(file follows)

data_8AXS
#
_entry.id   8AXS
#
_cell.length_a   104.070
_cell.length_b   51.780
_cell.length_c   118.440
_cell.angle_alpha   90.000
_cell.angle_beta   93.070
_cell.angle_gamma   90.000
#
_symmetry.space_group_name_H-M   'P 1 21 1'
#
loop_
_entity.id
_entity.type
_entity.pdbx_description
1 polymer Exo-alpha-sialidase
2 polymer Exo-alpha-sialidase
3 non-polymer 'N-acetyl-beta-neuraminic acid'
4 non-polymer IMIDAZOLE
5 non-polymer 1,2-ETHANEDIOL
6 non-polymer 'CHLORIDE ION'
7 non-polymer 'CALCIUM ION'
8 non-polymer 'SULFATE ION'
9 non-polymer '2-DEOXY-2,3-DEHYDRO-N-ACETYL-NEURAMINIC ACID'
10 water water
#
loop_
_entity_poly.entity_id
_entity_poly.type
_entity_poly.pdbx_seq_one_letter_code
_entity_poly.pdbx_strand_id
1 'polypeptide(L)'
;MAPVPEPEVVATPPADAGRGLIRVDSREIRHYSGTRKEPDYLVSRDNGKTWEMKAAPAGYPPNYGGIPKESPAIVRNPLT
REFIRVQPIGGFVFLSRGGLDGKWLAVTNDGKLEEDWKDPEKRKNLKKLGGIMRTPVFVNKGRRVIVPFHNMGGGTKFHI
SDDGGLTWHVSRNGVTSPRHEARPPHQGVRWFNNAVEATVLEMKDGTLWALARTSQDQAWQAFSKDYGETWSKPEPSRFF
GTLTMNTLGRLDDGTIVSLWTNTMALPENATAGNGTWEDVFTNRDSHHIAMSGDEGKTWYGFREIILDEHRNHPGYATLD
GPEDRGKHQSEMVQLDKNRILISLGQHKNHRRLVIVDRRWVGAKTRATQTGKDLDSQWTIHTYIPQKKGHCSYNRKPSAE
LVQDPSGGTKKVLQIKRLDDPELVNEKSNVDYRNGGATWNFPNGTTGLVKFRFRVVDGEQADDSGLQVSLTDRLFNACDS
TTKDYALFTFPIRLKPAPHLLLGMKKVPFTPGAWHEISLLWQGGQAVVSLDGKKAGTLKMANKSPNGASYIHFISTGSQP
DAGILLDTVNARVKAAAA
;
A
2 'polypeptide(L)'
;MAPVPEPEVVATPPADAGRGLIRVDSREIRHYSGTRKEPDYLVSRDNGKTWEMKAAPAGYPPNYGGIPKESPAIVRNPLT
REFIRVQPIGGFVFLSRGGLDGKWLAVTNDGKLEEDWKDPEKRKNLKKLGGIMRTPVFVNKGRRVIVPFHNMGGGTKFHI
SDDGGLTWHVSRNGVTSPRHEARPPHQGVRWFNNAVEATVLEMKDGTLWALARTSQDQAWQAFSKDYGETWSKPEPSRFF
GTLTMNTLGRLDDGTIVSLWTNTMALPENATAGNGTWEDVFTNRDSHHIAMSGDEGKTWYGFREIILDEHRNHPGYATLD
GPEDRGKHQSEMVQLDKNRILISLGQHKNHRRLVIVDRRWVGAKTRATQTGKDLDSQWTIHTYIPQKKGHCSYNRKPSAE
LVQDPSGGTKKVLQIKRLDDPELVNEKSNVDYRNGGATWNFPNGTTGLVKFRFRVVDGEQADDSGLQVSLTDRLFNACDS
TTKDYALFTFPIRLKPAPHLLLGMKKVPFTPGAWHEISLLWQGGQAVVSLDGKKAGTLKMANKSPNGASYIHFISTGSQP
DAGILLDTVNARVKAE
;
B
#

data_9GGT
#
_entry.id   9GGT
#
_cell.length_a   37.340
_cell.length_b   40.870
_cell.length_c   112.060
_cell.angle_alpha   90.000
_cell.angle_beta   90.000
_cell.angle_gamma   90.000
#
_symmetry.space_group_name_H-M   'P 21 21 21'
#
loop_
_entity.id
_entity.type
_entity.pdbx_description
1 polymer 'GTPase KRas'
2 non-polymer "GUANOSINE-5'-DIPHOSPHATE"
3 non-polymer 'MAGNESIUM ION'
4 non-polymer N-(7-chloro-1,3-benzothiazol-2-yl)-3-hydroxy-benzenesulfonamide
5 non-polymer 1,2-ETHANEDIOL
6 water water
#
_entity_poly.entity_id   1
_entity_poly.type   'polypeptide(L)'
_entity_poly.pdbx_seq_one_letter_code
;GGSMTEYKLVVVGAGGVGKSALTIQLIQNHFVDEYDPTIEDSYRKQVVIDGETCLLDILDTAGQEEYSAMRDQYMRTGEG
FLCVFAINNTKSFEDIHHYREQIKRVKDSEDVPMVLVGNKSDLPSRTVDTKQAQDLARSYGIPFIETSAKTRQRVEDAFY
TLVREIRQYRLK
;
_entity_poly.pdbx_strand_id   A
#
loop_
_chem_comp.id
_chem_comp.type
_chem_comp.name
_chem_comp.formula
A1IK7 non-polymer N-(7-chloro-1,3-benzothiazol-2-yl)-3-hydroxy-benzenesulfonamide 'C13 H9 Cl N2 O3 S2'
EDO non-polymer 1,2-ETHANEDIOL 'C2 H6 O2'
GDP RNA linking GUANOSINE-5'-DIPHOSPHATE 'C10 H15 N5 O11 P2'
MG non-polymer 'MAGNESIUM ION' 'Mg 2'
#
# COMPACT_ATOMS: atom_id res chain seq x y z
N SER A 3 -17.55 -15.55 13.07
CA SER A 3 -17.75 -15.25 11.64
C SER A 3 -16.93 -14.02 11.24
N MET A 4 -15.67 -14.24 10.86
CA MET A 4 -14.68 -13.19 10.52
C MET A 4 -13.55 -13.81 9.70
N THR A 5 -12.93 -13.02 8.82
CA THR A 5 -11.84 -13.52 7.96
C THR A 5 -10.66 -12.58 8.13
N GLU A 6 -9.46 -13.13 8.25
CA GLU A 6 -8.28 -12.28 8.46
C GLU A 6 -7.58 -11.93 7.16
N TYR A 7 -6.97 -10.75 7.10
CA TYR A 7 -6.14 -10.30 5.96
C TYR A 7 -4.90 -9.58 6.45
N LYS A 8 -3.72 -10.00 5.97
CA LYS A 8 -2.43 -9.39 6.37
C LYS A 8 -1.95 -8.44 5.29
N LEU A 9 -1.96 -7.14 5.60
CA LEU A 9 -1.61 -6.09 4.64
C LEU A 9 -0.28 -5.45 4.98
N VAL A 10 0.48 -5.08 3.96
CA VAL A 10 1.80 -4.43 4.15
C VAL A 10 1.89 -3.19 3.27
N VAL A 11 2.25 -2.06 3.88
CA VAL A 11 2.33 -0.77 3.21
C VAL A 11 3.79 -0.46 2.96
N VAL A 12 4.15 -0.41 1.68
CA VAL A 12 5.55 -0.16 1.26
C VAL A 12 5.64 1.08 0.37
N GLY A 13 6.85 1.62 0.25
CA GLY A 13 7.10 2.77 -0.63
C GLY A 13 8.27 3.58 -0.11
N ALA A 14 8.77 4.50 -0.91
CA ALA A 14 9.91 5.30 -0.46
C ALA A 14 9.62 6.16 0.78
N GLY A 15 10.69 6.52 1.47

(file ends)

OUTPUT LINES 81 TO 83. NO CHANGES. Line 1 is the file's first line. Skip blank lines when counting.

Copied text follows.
_entity_poly.entity_id   1
_entity_poly.type   'polypeptide(L)'
_entity_poly.pdbx_seq_one_letter_code